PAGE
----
Discipline for Children – How Much Is Too Much and Why?

The concept of discipline for children has acquired something of a bad name in recent times because of its associations with authoritarianism and punishment. Also since discipline can vary as per religious beliefs, cultural practices, customs and values and as per a child’s temperament, methods of discipline can vary very much.


Discipline for children – what does it entail?

Simply put, discipline is way to make a child aware of the difference between right and wrong, about limits and rules. Discipline involves reinforcement or reward for good behavior and conversely punishment or unpleasant consequences for bad behavior.

However, what we understand as punishment is not always about negatively. In modern times, punishment is understood in less harsh terms. Punishment as part of discipline for children could be the consequences for one’s actions, a loss of privileges or withdrawal of approval among other things.

Effective methods of discipline help a child understand about the rights of others, an important socializing factor, about self-reliance, about safety and good behavior. Discipline helps parents circumvent problems of a disrespectful child (ignoring the parent’s instructions) or a defiant child (deliberate disobedience or willful bad behavior).

Types of discipline

The ways in child parents choose to discipline their child can differ greatly.

The authoritarian parent believes in enforcing the letter of the law so to speak. There is little space for compassion, affection and input from the child. With this type of discipline for children, explanations are not deemed necessary; nor are the child permitted to feel that he or she is entitled to one.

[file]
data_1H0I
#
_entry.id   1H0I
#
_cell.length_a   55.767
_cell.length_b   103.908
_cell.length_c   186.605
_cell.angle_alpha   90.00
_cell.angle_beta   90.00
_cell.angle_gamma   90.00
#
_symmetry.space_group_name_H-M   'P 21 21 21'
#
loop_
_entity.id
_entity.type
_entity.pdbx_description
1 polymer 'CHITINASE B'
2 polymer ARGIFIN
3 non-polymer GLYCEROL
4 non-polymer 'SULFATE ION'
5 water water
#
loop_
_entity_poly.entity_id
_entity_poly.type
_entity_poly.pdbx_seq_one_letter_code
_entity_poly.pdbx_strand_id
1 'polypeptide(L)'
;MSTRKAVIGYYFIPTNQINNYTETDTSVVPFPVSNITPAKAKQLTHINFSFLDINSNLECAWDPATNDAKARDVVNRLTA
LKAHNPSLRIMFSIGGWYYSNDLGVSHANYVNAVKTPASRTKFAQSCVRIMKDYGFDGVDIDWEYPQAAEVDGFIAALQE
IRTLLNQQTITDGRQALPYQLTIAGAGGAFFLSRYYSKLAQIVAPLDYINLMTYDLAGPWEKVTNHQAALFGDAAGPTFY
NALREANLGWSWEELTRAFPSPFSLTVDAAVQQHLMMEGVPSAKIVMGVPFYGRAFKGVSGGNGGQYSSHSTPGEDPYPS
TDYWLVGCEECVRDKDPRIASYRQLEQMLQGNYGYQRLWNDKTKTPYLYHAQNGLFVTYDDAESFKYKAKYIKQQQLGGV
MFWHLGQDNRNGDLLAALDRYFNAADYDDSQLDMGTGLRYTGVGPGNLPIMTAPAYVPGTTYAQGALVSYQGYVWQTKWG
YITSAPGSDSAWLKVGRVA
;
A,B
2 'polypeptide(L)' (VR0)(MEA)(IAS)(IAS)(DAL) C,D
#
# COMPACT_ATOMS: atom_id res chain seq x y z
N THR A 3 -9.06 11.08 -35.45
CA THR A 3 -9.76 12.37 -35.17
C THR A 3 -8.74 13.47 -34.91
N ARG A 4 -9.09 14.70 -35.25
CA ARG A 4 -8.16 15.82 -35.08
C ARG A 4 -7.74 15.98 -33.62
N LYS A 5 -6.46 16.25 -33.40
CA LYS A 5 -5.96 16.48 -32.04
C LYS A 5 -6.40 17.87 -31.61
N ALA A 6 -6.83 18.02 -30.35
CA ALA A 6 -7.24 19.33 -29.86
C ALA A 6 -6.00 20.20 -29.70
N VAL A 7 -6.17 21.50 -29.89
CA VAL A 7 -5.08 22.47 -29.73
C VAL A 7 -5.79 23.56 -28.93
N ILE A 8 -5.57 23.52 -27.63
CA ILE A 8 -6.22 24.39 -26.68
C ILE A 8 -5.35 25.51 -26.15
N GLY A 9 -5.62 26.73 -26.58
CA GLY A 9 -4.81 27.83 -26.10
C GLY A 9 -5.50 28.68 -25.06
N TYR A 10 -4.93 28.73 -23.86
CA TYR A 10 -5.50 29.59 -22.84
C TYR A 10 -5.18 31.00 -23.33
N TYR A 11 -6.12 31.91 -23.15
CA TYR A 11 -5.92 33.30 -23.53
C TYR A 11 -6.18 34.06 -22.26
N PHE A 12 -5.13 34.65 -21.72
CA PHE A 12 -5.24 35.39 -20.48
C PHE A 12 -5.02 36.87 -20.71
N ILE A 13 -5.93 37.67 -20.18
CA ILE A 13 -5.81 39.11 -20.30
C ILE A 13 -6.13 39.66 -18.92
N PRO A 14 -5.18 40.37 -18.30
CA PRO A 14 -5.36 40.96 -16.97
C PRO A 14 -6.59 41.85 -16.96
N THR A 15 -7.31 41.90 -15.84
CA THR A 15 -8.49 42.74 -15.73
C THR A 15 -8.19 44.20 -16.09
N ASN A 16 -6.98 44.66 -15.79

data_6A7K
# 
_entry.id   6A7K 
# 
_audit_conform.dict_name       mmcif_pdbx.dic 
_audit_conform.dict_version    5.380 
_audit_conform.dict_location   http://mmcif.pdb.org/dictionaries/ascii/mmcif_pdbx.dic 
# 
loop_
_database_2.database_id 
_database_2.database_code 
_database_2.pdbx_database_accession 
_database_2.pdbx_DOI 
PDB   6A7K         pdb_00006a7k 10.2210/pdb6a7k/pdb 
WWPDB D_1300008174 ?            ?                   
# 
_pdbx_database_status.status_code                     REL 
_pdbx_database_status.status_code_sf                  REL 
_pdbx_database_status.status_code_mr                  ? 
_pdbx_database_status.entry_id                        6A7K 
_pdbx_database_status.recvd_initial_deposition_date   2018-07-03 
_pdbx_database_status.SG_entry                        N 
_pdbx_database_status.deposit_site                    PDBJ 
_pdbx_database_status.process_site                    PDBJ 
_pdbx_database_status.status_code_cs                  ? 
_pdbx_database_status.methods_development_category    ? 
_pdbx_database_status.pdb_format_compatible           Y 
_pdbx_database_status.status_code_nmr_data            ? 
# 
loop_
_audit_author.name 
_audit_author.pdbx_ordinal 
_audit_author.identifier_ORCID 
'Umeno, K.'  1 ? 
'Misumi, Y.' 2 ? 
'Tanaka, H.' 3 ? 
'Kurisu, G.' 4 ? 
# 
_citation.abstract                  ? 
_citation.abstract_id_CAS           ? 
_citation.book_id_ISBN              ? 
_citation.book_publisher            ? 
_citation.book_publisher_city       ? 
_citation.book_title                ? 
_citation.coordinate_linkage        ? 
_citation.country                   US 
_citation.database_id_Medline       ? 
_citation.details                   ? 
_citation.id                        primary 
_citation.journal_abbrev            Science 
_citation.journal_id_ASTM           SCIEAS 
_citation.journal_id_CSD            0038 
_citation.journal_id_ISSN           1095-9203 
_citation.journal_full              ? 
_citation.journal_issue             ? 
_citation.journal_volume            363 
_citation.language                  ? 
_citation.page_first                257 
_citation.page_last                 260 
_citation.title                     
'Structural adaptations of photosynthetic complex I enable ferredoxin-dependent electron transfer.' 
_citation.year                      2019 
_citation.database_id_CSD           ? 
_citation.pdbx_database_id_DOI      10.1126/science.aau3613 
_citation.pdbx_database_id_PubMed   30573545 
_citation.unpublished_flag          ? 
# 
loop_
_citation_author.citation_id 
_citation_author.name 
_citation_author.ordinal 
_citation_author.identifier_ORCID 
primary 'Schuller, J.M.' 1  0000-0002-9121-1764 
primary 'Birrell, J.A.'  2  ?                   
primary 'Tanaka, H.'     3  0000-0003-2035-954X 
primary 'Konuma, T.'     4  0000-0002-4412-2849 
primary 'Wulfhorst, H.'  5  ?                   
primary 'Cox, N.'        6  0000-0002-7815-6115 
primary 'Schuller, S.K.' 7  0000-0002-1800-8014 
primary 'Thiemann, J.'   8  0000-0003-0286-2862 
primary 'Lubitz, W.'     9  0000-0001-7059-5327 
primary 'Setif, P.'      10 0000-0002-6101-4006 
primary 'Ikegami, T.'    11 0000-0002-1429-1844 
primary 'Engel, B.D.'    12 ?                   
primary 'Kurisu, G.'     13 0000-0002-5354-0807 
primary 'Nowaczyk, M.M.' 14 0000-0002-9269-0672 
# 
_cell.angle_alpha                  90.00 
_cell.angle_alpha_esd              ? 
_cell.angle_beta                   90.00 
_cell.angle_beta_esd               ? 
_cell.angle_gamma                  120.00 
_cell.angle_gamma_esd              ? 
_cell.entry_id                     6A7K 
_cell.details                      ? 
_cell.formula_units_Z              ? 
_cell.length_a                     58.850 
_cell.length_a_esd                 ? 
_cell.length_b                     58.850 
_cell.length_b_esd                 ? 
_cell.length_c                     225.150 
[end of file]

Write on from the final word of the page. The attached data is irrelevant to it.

According to the American Mental Health Association, this form of parenting is less effective than many other styles that use greater compassion and kindness. It could be that authoritarian styles of discipline erode a child’s sense of self-worth and confidence in their own abilities. It could also cause a child to feel resentment and hostility towards the parent, resulting in a deterioration of the parent-child bond.

There is the authoritative parent who lays down clear rules and expectations of their child. There is affection and flexibility in this style of parenting, but there is consistency in dealing with bad behavior. In other words, the child is not allowed to “get away” with breaking rules or behaving badly. Here the child feels loved and secure, but it is the adult who is clearly in charge.

Since this form of discipline for children helps a child understand that there are negative consequences to negative behavior, it teaches responsibility, and self-reliance as well as a keen respect for others and their rights.

Then there is the permissive style of parental discipline, where there are few curbs placed on a child and their behavior, and fewer consequence of bad behavior. There is a lot of affection shown to the child, which is good for self-esteem and confidence. However, being too permissive with a child is also thought of as a less effective form of parenting.

Permissiveness in discipline for children may give a child an unrealistic impression of how to behave with others and less of an idea about how not to impinge on the rights of others. This may leave the child ill prepared for the ‘real world’ in a sense.


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